I am not saying you have to be a Platonist to be a Christian, but I think a Christian can be a Platonist, and I think it ought to be a better known school of thought. A Christian Platonist is one with a critically appreciative attitude toward the philosophy of Plato as it descended to Plotinus and was then assimilated into Christianity. Once you have metaphysical realism, participation, an ontologically calibrated epistemology, the confidence in human reason, you have Platonism. You can see it in Eriugena in the 9th century, it is all over the 12th century, you’ll find it before, Anselm was one, and I think it comes out at the other end in Meister Eckhart.
What happens in the Renaissance is that Platonism is increasingly appropriated for the purpose of doctrinal minimalism, which is a weird inversion. In the early church it served for doctrinal maximalism, for clearer and more precise doctrinal formulation. But with Erasmus you see him availing himself of a Platonic scale of values to advance a Brethren of the Common Life approach in which ethics begins to eclipse doctrine (see a Kempis). With the Cambridge Platonists it is the same (they are the last of the Renaissance, in a way). These figures stand for a pre-modern philosophy in the midst of change, but also for a higher level of religious wrangling that will escape the acrimony of Puritan doctrinal confrontation. And there were no doubt more, but knowing about anything after the Reformation is not something I do a whole lot of yet. In the 19th century the Platonists were the modernists, with the exception of the pre-modern Platonist George Macdonald, that pal of Maurice the unclassifiable. (I’ve heard Shedd is of Platonic inclinations.) Same thing as with Erasmus and the Cambridge Platonists, the theological modernists, all admirers of Wordsworth. The appropriation of Platonism is dodgy. Why? I do not know.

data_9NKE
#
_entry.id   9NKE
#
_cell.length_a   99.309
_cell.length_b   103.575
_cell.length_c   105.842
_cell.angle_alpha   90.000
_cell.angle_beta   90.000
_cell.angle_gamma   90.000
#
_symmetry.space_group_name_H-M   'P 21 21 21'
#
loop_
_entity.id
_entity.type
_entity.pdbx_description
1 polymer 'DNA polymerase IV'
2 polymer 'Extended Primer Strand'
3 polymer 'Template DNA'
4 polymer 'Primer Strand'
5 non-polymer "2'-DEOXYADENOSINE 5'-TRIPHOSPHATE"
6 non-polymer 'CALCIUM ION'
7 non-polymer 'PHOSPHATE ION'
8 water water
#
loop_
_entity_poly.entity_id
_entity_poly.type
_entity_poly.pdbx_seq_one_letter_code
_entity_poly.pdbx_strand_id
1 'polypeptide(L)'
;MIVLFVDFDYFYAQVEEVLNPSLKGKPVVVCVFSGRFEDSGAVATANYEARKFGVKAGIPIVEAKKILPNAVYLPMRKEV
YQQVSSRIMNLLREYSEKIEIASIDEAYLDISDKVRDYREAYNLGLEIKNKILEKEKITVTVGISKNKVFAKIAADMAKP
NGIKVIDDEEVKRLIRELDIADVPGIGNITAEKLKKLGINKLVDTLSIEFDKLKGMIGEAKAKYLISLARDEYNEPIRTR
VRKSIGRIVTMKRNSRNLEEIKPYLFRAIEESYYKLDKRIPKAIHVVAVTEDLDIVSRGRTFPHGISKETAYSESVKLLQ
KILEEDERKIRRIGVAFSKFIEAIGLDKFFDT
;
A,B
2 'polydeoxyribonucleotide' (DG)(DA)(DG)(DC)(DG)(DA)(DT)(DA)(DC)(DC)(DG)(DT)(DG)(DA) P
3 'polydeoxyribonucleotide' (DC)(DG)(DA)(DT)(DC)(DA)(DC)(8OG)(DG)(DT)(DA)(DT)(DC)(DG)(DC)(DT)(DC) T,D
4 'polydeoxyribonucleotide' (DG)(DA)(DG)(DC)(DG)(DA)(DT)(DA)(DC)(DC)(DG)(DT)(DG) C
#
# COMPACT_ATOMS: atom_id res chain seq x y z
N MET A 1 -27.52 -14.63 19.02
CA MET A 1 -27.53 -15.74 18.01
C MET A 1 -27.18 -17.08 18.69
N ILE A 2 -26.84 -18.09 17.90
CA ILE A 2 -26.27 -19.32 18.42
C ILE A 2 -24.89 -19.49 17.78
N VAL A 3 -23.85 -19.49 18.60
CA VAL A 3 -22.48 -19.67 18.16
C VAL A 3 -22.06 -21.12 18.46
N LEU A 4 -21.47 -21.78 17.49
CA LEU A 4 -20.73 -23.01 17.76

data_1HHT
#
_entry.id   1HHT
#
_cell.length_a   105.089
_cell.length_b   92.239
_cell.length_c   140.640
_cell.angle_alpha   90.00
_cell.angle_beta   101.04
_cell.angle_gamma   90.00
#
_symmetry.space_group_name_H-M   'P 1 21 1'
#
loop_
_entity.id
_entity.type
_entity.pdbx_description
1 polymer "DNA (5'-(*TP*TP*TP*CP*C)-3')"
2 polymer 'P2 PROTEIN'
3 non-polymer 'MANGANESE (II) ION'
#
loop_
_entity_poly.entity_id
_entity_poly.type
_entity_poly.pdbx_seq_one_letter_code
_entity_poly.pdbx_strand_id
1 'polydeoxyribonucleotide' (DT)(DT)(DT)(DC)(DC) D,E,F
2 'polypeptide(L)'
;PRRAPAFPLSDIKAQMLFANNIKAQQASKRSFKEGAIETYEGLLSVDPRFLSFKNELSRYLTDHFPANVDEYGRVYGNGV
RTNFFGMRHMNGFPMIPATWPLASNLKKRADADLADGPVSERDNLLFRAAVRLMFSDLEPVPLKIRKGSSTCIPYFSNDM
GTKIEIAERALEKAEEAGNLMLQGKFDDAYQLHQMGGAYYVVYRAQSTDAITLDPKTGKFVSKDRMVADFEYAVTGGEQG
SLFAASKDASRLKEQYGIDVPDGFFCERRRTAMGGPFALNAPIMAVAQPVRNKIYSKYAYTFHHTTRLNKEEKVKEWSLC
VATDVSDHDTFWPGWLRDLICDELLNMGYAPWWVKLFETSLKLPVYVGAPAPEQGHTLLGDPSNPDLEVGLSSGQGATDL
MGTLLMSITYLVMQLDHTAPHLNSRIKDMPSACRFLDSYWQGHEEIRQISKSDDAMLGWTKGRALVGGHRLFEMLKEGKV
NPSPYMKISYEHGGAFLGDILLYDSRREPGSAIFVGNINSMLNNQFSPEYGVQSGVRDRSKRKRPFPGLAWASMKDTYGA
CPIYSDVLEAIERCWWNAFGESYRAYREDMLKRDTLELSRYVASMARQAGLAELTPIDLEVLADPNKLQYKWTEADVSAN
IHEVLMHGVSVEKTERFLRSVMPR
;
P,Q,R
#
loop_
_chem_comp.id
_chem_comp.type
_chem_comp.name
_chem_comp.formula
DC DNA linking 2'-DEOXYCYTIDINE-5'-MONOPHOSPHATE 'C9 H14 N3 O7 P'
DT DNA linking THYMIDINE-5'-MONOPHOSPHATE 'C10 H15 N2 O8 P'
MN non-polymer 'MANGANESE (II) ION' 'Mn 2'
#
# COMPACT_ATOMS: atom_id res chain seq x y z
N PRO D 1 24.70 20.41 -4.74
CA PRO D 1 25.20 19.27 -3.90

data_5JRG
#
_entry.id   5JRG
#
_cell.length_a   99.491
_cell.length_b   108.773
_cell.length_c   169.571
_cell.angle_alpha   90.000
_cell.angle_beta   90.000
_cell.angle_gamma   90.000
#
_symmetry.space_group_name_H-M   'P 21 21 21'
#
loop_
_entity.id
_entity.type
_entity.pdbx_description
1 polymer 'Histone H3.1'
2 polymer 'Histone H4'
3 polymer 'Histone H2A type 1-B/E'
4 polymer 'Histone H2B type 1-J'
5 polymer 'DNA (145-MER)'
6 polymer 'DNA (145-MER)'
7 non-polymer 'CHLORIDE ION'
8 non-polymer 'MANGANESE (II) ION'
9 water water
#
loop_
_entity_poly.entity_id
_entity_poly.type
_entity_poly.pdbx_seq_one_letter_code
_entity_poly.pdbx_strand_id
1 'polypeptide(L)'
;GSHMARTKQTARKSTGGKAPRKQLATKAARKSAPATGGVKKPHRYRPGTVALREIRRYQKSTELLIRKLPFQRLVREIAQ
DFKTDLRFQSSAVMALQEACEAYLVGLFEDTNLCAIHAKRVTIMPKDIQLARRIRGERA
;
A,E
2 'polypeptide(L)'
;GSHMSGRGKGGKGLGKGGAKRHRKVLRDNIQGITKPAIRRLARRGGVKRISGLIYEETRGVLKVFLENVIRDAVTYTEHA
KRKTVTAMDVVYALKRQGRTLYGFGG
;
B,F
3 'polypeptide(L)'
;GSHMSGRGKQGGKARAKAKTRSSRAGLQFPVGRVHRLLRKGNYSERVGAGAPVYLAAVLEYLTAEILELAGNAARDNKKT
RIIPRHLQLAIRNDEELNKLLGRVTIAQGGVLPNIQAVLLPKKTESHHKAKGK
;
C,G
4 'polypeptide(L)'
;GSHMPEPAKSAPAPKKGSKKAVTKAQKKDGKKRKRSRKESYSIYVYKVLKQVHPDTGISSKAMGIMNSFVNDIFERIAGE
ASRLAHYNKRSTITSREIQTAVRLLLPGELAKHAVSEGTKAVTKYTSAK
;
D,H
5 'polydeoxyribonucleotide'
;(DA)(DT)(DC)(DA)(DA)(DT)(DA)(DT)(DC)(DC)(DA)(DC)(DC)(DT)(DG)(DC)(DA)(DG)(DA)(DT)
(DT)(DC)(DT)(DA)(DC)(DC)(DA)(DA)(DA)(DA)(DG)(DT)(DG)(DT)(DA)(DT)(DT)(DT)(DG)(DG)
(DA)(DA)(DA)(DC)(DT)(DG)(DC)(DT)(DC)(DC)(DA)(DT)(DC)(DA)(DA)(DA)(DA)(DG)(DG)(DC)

And then you get C. S. Lewis. C. S. Lewis, Christian Platonist. It makes sense, doesn’t it?